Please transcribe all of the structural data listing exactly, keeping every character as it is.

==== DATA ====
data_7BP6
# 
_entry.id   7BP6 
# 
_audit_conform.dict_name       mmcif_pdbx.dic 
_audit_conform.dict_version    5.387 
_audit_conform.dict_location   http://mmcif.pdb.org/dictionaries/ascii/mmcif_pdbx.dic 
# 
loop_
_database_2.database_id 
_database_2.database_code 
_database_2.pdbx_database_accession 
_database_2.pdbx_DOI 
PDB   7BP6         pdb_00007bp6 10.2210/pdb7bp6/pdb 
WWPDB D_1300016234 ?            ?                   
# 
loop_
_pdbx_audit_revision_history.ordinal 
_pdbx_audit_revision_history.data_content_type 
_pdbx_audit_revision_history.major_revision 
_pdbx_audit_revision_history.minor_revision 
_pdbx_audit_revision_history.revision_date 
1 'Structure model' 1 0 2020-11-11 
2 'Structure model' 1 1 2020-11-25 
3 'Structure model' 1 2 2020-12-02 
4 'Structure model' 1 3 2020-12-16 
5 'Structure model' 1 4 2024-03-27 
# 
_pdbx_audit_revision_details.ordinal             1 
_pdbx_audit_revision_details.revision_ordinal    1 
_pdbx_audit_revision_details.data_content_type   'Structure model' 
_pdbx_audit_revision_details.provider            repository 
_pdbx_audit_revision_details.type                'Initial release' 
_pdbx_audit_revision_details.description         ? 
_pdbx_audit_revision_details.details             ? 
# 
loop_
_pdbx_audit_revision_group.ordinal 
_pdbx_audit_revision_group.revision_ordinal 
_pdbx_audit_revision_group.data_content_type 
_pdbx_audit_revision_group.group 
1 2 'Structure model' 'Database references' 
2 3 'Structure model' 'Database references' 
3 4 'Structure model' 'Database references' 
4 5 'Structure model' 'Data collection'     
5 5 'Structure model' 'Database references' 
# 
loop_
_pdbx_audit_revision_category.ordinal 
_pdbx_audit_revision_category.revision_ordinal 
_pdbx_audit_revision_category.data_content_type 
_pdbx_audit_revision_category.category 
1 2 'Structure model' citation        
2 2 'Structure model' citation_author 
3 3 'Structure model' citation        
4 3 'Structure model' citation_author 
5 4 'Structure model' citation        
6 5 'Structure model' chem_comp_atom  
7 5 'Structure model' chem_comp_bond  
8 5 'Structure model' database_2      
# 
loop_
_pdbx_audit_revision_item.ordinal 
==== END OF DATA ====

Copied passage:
data_7BP6
# 
_entry.id   7BP6 
# 
_audit_conform.dict_name       mmcif_pdbx.dic 
_audit_conform.dict_version    5.387 
_audit_conform.dict_location   http://mmcif.pdb.org/dictionaries/ascii/mmcif_pdbx.dic 
# 
loop_
_database_2.database_id 
_database_2.database_code 
_database_2.pdbx_database_accession 
_database_2.pdbx_DOI 
PDB   7BP6         pdb_00007bp6 10.2210/pdb7bp6/pdb 
WWPDB D_1300016234 ?            ?                   
# 
loop_
_pdbx_audit_revision_history.ordinal 
_pdbx_audit_revision_history.data_content_type 
_pdbx_audit_revision_history.major_revision 
_pdbx_audit_revision_history.minor_revision 
_pdbx_audit_revision_history.revision_date 
1 'Structure model' 1 0 2020-11-11 
2 'Structure model' 1 1 2020-11-25 
3 'Structure model' 1 2 2020-12-02 
4 'Structure model' 1 3 2020-12-16 
5 'Structure model' 1 4 2024-03-27 
# 
_pdbx_audit_revision_details.ordinal             1 
_pdbx_audit_revision_details.revision_ordinal    1 
_pdbx_audit_revision_details.data_content_type   'Structure model' 
_pdbx_audit_revision_details.provider            repository 
_pdbx_audit_revision_details.type                'Initial release' 
_pdbx_audit_revision_details.description         ? 
_pdbx_audit_revision_details.details             ? 
# 
loop_
_pdbx_audit_revision_group.ordinal 
_pdbx_audit_revision_group.revision_ordinal 
_pdbx_audit_revision_group.data_content_type 
_pdbx_audit_revision_group.group 
1 2 'Structure model' 'Database references' 
2 3 'Structure model' 'Database references' 
3 4 'Structure model' 'Database references' 
4 5 'Structure model' 'Data collection'     
5 5 'Structure model' 'Database references' 
# 
loop_
_pdbx_audit_revision_category.ordinal 
_pdbx_audit_revision_category.revision_ordinal 
_pdbx_audit_revision_category.data_content_type 
_pdbx_audit_revision_category.category 
1 2 'Structure model' citation        
2 2 'Structure model' citation_author 
3 3 'Structure model' citation        
4 3 'Structure model' citation_author 
5 4 'Structure model' citation        
6 5 'Structure model' chem_comp_atom  
7 5 'Structure model' chem_comp_bond  
8 5 'Structure model' database_2      
# 
loop_
_pdbx_audit_revision_item.ordinal 